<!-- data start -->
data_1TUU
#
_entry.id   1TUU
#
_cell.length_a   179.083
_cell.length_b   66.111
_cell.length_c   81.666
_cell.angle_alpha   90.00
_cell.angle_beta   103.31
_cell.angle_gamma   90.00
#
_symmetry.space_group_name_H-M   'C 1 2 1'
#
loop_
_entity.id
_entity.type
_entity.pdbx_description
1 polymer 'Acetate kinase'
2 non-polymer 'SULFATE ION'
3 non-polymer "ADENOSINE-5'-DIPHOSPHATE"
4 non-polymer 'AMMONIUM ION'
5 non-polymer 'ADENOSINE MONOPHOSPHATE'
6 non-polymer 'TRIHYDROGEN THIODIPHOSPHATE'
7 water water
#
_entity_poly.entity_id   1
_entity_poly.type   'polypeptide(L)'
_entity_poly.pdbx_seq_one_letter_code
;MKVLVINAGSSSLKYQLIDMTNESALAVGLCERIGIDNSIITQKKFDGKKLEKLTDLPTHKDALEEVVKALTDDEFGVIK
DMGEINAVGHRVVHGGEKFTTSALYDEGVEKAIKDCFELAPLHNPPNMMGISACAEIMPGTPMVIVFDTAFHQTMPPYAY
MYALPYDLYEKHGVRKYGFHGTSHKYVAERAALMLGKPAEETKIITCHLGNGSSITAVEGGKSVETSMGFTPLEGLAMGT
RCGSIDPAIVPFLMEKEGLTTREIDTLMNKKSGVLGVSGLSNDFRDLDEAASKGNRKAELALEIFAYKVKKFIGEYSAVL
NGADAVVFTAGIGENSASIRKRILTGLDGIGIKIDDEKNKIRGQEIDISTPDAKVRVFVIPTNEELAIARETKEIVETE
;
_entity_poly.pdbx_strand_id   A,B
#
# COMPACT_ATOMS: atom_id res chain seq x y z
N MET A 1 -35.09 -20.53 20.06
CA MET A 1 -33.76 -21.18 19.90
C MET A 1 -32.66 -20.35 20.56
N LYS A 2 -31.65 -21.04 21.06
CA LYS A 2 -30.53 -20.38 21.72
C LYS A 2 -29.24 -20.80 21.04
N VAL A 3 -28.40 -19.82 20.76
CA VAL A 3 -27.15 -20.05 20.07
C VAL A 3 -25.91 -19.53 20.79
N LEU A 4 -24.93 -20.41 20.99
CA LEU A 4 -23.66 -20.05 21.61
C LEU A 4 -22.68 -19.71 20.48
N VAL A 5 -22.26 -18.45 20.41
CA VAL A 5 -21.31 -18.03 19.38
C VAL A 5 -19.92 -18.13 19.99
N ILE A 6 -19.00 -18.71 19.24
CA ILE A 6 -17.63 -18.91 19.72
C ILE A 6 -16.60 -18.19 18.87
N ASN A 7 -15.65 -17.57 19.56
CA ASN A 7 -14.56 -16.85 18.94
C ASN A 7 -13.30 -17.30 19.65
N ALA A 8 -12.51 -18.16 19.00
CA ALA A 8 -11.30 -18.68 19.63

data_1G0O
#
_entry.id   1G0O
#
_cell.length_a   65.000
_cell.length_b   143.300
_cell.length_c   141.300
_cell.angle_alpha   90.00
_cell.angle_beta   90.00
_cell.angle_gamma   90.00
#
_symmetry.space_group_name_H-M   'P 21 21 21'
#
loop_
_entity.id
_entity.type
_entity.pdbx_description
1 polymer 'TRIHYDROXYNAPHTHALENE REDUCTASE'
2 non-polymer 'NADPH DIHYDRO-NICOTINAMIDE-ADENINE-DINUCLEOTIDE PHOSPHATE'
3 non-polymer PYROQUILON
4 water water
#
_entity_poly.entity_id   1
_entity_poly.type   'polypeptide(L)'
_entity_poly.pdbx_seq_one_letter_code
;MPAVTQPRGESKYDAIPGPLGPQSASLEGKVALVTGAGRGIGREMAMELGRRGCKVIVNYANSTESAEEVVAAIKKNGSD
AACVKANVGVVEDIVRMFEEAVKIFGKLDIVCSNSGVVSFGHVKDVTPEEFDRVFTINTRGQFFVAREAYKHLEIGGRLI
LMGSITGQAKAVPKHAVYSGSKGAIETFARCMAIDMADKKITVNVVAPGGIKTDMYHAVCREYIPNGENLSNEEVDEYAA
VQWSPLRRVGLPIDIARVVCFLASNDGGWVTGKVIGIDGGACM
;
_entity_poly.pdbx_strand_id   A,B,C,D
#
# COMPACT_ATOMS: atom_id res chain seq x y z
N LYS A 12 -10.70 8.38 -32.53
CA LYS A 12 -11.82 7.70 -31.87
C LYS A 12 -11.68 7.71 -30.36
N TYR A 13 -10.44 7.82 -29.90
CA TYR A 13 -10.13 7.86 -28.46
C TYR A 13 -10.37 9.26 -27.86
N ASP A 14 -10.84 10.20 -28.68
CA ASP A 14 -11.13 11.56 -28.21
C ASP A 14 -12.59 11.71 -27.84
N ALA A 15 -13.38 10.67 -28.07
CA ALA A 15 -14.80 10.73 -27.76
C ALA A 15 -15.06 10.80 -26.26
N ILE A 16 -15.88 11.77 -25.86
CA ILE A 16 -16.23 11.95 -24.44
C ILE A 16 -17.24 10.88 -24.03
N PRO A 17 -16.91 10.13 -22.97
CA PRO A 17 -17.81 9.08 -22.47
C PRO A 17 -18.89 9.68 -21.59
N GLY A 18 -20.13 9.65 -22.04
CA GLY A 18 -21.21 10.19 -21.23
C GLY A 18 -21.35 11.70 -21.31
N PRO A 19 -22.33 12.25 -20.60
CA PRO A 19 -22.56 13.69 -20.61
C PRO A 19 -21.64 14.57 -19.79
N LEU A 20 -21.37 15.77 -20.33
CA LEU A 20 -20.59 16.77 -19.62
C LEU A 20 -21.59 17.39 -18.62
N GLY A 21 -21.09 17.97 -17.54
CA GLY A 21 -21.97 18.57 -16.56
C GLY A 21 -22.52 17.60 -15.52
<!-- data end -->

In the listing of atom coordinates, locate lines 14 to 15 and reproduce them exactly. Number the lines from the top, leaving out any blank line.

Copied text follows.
loop_
_entity.id